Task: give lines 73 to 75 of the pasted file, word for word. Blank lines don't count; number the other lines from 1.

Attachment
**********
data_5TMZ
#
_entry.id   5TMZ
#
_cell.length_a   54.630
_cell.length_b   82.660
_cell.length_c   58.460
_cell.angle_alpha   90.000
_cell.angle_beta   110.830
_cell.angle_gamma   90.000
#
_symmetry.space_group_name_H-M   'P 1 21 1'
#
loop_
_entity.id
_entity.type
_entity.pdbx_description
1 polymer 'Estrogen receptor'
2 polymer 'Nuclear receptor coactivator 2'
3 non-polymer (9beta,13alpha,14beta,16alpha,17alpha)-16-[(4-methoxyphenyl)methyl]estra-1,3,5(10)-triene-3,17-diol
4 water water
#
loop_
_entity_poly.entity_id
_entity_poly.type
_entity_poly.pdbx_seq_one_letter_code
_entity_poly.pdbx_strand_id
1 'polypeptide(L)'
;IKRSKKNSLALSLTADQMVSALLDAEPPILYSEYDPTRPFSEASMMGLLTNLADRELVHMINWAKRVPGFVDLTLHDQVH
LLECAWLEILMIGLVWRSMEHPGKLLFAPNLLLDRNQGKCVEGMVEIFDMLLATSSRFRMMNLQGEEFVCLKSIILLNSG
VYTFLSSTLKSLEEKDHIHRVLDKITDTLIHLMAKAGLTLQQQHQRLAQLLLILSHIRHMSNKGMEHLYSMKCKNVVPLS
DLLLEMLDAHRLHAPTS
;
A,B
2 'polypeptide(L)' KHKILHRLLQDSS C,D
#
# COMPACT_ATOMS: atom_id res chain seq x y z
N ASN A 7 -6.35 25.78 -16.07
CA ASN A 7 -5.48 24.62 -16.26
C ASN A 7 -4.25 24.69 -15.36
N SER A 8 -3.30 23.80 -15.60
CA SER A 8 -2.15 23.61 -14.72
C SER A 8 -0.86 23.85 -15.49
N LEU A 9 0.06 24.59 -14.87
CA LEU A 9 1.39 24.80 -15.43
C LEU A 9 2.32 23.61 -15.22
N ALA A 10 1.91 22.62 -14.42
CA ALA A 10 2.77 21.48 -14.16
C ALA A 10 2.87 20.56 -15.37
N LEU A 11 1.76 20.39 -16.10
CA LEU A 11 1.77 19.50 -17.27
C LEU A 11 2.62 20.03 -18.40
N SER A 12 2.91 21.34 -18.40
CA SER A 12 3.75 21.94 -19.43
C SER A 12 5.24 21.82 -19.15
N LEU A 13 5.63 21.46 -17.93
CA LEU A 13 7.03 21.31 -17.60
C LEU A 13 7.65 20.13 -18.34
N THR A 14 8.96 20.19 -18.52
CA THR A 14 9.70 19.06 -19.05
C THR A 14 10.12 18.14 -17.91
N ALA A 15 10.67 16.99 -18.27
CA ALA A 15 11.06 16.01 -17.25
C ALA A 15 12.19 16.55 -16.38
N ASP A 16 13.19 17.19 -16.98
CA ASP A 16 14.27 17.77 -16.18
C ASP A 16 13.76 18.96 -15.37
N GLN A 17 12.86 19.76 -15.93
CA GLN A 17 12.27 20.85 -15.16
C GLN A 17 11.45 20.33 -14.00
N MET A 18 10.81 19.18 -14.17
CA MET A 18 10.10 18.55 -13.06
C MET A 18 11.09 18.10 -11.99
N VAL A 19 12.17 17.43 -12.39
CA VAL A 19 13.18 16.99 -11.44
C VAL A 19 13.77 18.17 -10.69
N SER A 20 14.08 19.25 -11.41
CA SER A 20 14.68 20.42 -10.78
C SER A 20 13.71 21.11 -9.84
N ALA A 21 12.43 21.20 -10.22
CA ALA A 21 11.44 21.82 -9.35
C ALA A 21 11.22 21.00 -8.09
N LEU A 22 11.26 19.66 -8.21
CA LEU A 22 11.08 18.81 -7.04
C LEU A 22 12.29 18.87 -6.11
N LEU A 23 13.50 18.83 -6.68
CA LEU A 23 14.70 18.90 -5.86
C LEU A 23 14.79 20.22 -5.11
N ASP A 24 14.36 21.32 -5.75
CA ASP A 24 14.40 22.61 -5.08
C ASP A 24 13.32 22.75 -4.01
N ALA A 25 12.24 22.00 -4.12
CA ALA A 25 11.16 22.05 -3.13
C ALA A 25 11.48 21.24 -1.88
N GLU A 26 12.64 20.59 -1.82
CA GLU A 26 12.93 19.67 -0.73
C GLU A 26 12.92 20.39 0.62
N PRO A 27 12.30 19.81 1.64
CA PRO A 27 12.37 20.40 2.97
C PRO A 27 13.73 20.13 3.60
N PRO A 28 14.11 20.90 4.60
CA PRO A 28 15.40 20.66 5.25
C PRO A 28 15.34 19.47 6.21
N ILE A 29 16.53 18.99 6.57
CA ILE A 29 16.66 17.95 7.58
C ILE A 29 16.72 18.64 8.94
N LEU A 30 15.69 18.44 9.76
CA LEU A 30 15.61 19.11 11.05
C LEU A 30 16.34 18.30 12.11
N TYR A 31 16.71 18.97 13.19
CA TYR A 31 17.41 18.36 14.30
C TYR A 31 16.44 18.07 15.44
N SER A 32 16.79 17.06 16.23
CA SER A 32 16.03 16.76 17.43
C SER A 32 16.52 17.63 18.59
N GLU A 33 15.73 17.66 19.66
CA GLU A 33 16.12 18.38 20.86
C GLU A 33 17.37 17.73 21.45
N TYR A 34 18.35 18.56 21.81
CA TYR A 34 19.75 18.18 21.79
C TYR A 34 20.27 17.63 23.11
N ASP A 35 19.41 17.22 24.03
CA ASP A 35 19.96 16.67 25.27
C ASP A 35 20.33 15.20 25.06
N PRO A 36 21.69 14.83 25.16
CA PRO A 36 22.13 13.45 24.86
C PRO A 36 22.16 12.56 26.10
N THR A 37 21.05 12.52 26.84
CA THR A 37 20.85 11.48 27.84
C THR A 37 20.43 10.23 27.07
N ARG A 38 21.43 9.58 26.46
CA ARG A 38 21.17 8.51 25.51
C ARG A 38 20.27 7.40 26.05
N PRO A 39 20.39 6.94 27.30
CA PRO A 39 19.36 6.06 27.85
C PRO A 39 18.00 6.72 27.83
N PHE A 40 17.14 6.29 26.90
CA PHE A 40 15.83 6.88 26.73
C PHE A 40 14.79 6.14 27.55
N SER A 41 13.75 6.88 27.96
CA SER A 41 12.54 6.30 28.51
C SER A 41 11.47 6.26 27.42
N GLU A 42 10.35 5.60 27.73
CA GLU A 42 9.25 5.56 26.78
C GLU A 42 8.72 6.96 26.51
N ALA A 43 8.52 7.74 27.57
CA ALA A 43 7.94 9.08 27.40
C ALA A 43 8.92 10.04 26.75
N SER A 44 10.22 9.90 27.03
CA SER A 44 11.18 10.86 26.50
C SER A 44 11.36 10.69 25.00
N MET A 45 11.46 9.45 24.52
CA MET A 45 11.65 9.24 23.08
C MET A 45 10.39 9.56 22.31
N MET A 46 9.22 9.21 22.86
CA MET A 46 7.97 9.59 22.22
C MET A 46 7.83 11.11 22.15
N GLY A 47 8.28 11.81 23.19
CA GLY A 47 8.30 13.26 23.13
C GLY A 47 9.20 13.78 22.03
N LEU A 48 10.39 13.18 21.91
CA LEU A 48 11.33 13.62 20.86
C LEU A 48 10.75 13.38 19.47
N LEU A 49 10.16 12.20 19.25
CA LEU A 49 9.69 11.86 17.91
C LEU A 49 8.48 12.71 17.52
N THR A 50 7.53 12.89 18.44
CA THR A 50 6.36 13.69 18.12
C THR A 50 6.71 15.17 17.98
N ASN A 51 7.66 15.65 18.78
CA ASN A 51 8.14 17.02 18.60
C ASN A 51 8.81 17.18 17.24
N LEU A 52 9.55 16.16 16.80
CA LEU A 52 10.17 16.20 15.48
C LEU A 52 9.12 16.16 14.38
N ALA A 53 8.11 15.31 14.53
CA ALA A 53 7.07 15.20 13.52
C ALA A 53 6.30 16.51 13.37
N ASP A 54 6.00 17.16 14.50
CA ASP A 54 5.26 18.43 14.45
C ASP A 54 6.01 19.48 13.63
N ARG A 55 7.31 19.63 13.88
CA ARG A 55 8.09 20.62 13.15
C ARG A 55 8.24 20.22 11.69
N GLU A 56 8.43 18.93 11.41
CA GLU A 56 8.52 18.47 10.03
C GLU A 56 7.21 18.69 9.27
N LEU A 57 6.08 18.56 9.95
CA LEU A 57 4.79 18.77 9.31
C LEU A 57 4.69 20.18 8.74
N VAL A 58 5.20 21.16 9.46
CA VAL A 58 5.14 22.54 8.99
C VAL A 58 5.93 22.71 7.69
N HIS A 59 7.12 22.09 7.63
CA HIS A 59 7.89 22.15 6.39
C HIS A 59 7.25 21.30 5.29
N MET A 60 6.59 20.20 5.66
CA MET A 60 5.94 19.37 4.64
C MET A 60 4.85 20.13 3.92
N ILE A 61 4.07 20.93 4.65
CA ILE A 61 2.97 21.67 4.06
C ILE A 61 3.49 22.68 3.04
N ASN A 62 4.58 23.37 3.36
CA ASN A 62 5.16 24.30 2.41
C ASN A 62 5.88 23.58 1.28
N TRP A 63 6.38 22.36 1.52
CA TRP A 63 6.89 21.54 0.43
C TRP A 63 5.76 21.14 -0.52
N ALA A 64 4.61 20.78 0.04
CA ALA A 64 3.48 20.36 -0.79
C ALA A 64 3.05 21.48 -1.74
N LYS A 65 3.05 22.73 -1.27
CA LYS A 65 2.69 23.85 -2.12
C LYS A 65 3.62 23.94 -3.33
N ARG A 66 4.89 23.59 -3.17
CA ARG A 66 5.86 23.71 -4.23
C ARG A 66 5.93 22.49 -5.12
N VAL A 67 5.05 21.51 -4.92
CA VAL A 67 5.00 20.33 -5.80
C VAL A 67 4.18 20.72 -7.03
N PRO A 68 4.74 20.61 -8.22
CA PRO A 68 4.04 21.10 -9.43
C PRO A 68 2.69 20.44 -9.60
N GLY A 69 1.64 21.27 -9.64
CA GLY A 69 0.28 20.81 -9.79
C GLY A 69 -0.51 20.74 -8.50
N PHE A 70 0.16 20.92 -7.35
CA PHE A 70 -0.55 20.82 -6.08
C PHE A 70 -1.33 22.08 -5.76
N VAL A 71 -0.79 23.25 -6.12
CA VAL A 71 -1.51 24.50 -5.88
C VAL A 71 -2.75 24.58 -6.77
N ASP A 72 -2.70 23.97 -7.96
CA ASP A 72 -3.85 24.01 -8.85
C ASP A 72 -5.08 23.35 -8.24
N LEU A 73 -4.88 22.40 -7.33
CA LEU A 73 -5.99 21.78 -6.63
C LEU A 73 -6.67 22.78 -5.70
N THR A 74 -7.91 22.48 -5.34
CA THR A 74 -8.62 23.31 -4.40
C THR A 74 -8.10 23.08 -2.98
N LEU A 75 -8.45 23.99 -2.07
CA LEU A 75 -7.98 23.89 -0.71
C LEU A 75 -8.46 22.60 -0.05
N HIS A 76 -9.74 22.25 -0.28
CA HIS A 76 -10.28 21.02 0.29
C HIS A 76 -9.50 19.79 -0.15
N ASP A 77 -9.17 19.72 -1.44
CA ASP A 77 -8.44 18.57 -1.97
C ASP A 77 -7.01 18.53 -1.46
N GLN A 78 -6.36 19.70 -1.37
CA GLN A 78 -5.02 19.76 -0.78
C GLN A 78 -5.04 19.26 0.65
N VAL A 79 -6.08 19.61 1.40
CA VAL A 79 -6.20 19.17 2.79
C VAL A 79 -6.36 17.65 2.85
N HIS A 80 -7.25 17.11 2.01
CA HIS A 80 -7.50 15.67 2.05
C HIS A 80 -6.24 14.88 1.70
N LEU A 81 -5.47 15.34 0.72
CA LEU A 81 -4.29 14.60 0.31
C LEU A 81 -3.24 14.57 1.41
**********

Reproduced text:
C MET A 18 11.09 18.10 -11.99
N VAL A 19 12.17 17.43 -12.39
CA VAL A 19 13.18 16.99 -11.44